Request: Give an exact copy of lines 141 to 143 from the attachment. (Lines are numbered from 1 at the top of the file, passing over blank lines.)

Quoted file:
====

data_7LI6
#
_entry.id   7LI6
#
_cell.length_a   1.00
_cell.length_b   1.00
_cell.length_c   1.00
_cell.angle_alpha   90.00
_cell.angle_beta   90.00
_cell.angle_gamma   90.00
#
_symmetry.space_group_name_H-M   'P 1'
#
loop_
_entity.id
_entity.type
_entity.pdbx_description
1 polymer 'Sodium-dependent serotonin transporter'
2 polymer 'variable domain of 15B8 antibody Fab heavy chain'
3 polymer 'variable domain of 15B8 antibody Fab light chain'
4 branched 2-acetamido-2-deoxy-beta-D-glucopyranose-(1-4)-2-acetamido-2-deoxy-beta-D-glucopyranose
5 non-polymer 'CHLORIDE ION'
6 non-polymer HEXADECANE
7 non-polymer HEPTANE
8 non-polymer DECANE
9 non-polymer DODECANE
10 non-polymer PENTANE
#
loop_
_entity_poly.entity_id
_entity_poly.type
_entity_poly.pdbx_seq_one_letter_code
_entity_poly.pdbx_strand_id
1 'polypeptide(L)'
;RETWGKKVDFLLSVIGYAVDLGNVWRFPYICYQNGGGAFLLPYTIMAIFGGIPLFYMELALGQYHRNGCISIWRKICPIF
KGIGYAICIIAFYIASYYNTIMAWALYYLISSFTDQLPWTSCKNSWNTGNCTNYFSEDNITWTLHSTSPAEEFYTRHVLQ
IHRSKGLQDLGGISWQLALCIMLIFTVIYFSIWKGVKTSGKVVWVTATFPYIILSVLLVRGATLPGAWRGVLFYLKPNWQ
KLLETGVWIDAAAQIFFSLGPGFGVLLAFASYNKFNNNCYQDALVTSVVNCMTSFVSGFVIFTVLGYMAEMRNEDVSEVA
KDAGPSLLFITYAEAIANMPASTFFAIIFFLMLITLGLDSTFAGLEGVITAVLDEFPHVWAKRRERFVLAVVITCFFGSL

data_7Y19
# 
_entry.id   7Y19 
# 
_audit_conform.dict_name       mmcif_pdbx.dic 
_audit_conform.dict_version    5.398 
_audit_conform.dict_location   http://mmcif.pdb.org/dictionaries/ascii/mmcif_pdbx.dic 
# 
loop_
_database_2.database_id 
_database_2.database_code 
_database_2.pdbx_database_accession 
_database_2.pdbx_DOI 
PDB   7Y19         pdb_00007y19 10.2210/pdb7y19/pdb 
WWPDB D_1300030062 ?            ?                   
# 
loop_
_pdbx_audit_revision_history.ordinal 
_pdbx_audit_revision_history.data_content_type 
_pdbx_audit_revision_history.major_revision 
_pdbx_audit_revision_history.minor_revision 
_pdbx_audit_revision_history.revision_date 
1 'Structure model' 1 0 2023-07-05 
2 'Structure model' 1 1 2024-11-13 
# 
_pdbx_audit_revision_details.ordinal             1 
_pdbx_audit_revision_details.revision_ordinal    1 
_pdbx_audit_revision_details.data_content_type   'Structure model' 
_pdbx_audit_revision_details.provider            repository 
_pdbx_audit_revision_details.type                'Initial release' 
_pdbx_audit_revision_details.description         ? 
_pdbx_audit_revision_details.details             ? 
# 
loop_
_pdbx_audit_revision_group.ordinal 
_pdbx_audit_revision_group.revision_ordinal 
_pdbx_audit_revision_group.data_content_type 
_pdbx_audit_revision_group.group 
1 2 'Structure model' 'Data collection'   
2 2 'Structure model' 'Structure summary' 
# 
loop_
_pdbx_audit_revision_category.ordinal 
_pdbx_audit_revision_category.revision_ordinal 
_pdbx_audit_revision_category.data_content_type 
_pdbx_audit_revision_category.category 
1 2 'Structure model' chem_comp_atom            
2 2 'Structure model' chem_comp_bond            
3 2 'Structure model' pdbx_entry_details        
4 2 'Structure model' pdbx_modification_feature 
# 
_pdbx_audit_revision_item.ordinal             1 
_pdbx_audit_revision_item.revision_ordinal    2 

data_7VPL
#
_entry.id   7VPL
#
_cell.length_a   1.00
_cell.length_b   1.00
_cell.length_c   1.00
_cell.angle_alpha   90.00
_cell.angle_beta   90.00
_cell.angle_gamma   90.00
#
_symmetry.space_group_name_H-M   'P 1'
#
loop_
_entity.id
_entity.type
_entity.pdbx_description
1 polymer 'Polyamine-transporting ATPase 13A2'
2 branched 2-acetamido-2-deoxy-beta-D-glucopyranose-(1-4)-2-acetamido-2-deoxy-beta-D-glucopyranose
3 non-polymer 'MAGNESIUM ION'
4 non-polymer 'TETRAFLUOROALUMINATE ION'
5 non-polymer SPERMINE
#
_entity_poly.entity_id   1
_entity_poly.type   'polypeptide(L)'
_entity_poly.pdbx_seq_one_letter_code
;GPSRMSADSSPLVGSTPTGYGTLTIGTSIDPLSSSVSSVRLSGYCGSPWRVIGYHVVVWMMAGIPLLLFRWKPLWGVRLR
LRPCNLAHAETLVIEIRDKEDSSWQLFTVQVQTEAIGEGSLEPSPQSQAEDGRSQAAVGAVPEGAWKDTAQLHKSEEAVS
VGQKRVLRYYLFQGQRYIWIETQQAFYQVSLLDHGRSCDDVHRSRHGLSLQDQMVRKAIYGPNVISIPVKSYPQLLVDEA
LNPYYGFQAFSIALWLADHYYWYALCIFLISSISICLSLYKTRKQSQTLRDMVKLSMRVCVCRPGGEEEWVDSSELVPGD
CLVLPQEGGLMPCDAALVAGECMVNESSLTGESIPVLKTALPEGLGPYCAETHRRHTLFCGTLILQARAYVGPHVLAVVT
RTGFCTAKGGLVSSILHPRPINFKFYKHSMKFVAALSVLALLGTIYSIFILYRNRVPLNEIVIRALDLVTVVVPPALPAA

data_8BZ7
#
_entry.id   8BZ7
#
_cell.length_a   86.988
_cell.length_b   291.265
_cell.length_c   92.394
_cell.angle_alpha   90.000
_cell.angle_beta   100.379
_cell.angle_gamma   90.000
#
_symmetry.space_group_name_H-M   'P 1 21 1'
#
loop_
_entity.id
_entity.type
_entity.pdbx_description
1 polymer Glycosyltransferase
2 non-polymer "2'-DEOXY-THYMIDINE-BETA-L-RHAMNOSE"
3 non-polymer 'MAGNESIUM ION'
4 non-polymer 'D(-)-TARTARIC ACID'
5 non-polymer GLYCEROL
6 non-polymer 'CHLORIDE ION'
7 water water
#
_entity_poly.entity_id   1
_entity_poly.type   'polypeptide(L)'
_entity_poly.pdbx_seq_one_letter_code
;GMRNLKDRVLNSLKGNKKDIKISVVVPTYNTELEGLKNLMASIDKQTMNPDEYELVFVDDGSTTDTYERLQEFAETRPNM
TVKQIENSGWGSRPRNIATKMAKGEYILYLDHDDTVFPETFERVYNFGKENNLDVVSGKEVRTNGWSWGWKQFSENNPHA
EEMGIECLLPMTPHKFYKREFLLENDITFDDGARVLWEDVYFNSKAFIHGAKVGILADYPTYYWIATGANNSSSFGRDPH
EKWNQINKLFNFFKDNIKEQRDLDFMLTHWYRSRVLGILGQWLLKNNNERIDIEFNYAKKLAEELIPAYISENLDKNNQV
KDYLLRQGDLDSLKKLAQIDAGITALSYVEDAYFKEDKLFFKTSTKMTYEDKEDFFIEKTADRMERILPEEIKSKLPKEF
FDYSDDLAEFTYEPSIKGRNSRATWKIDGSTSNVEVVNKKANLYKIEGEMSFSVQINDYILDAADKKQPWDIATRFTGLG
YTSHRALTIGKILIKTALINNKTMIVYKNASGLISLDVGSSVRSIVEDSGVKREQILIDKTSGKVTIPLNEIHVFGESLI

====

_entity.pdbx_description
1 polymer Glycosyltransferase
2 non-polymer "2'-DEOXY-THYMIDINE-BETA-L-RHAMNOSE"